The 1890 Manifesto is a statement which officially advised against any future plural marriage in The Church of Jesus Christ of Latter-day Saints. Issued by church president Wilford Woodruff in September 1890, the Manifesto was a response to mounting anti-polygamy pressure from the United States Congress, which by 1890 had disincorporated the church, escheated its assets to the U.S. federal government, and imprisoned many prominent polygamist Mormons. Upon its issuance, the LDS Church in conference accepted Woodruff's Manifesto as "authoritative and binding."
Marriner Wood Merrill was a pioneering settler of Cache Valley and a member of the Quorum of the Twelve Apostles of The Church of Jesus Christ of Latter-day Saints.
John Rex Winder was a leader and general authority of The Church of Jesus Christ of Latter-day Saints. He was Second Counselor in the Presiding Bishopric from 1887 to 1901, and First Counselor in the First Presidency to church president Joseph F. Smith from 1901 until his death. He was well known for his business abilities, and influenced Heber J. Grant. He was also active in politics and the militia, participating in the Utah War and the Black Hawk War (Utah). When the church came under heavy government pressure for its practice of plural marriage, Winder held the church's assets to keep them from being seized by the federal government. He was a polygamist and had four wives and 20 children.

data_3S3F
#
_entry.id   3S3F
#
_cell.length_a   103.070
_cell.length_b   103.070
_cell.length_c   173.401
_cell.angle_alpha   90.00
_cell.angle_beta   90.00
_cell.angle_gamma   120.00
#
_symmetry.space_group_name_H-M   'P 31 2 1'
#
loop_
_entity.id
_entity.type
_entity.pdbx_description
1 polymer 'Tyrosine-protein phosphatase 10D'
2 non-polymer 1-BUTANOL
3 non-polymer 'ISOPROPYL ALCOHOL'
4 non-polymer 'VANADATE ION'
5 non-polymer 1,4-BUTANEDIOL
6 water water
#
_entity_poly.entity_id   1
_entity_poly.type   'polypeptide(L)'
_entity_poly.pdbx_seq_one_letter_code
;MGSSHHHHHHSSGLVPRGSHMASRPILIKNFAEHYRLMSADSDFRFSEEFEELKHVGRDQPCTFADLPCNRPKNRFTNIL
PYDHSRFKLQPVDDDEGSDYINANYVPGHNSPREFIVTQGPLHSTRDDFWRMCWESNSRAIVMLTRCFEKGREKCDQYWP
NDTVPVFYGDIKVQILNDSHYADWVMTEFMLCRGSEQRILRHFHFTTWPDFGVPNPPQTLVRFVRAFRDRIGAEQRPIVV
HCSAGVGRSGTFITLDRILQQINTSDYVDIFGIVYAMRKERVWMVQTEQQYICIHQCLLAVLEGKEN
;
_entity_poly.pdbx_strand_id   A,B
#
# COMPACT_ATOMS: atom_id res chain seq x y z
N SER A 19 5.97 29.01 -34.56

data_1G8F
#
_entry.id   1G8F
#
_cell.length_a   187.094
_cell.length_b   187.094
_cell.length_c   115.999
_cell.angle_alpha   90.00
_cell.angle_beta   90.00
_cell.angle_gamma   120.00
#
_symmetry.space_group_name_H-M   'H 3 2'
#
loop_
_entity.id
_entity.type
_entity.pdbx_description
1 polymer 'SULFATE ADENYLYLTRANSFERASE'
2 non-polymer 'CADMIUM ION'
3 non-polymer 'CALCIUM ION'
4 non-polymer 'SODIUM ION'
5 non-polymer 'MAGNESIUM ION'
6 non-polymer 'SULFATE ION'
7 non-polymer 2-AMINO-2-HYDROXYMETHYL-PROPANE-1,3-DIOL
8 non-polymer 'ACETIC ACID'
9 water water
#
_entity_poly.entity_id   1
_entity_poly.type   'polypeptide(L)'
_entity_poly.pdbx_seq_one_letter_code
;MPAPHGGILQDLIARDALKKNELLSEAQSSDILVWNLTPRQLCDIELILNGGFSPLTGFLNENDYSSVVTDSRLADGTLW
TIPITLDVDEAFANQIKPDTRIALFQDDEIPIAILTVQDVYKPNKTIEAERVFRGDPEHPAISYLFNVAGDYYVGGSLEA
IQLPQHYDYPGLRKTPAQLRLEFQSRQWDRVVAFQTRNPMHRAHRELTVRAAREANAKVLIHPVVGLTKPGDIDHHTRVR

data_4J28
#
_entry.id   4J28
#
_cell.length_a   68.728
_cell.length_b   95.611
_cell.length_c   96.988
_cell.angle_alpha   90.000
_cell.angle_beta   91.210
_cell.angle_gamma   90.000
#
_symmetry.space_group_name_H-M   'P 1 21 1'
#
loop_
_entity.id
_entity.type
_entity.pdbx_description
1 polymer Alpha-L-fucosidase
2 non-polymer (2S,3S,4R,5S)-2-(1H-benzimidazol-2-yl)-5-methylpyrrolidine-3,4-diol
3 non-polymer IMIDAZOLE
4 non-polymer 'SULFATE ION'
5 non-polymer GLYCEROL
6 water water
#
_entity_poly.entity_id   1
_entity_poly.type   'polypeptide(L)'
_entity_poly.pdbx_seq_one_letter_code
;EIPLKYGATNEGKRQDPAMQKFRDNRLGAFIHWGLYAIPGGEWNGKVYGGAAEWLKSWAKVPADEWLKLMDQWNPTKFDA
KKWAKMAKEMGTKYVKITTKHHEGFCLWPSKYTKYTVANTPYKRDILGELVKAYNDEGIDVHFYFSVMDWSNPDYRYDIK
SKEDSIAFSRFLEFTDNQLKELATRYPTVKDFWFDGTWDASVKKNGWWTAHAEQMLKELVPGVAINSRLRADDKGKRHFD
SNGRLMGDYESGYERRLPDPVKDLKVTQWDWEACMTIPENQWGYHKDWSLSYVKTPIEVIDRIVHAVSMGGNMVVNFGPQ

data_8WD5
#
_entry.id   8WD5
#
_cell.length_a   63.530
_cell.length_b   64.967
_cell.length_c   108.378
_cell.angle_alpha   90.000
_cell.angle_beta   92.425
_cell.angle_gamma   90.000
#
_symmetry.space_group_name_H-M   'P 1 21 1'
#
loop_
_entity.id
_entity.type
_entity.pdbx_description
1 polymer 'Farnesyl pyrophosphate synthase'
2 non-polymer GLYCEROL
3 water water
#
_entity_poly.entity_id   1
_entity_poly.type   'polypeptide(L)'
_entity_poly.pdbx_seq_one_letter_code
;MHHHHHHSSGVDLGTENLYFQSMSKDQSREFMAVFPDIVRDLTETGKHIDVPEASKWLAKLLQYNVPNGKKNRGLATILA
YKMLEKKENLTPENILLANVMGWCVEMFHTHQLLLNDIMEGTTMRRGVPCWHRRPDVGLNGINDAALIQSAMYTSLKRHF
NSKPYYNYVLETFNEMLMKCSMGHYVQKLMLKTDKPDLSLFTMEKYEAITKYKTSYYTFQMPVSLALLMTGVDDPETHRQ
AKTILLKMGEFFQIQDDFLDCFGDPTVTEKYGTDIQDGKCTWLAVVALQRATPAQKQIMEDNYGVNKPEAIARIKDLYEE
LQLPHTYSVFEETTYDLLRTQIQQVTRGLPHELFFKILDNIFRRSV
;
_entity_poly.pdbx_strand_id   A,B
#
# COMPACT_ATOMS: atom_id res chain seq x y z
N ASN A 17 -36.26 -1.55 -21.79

The Mormon colonies in Mexico are settlements located near the Sierra Madre mountains in northern Mexico which were established by members of The Church of Jesus Christ of Latter-day Saints beginning in 1885. The colonists came to Mexico due to federal attempts to curb and prosecute polygamy in the United States. Plural marriage, as polygamous relationships were called by church members, was an important tenet of the church—although it was never practiced by a majority of the membership.